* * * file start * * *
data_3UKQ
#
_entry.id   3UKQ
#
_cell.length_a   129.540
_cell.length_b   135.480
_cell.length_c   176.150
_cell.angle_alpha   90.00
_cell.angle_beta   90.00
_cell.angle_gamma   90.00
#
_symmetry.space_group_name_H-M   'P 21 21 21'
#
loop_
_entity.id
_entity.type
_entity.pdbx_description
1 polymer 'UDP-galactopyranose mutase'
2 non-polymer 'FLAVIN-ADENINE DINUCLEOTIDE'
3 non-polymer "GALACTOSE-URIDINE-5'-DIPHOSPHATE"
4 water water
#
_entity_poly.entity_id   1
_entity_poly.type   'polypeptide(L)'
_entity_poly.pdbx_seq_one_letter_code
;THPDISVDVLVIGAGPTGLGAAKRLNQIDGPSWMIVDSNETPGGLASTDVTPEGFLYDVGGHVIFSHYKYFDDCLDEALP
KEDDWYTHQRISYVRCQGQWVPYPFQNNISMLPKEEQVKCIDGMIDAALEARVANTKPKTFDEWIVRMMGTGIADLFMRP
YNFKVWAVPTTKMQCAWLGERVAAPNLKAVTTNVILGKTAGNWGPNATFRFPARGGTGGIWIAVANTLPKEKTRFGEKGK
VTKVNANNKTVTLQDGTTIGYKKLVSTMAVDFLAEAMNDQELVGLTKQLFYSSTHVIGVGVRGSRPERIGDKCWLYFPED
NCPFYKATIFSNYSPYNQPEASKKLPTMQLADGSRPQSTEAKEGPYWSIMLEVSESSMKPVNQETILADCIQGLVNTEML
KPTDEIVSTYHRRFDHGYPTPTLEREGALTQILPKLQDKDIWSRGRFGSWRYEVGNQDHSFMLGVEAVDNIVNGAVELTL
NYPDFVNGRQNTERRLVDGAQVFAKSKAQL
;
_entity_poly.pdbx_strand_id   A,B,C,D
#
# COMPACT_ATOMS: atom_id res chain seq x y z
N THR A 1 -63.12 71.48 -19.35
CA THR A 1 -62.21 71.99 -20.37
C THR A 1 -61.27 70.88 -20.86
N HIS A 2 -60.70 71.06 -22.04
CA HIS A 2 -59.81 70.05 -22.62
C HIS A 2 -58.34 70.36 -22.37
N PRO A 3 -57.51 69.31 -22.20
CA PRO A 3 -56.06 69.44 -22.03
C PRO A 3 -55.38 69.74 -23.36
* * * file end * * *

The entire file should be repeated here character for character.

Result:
data_3UKQ
#
_entry.id   3UKQ
#
_cell.length_a   129.540
_cell.length_b   135.480
_cell.length_c   176.150
_cell.angle_alpha   90.00
_cell.angle_beta   90.00
_cell.angle_gamma   90.00
#
_symmetry.space_group_name_H-M   'P 21 21 21'
#
loop_
_entity.id
_entity.type
_entity.pdbx_description
1 polymer 'UDP-galactopyranose mutase'
2 non-polymer 'FLAVIN-ADENINE DINUCLEOTIDE'
3 non-polymer "GALACTOSE-URIDINE-5'-DIPHOSPHATE"
4 water water
#
_entity_poly.entity_id   1
_entity_poly.type   'polypeptide(L)'
_entity_poly.pdbx_seq_one_letter_code
;THPDISVDVLVIGAGPTGLGAAKRLNQIDGPSWMIVDSNETPGGLASTDVTPEGFLYDVGGHVIFSHYKYFDDCLDEALP
KEDDWYTHQRISYVRCQGQWVPYPFQNNISMLPKEEQVKCIDGMIDAALEARVANTKPKTFDEWIVRMMGTGIADLFMRP
YNFKVWAVPTTKMQCAWLGERVAAPNLKAVTTNVILGKTAGNWGPNATFRFPARGGTGGIWIAVANTLPKEKTRFGEKGK
VTKVNANNKTVTLQDGTTIGYKKLVSTMAVDFLAEAMNDQELVGLTKQLFYSSTHVIGVGVRGSRPERIGDKCWLYFPED
NCPFYKATIFSNYSPYNQPEASKKLPTMQLADGSRPQSTEAKEGPYWSIMLEVSESSMKPVNQETILADCIQGLVNTEML
KPTDEIVSTYHRRFDHGYPTPTLEREGALTQILPKLQDKDIWSRGRFGSWRYEVGNQDHSFMLGVEAVDNIVNGAVELTL
NYPDFVNGRQNTERRLVDGAQVFAKSKAQL
;
_entity_poly.pdbx_strand_id   A,B,C,D
#
# COMPACT_ATOMS: atom_id res chain seq x y z
N THR A 1 -63.12 71.48 -19.35
CA THR A 1 -62.21 71.99 -20.37
C THR A 1 -61.27 70.88 -20.86
N HIS A 2 -60.70 71.06 -22.04
CA HIS A 2 -59.81 70.05 -22.62
C HIS A 2 -58.34 70.36 -22.37
N PRO A 3 -57.51 69.31 -22.20
CA PRO A 3 -56.06 69.44 -22.03
C PRO A 3 -55.38 69.74 -23.36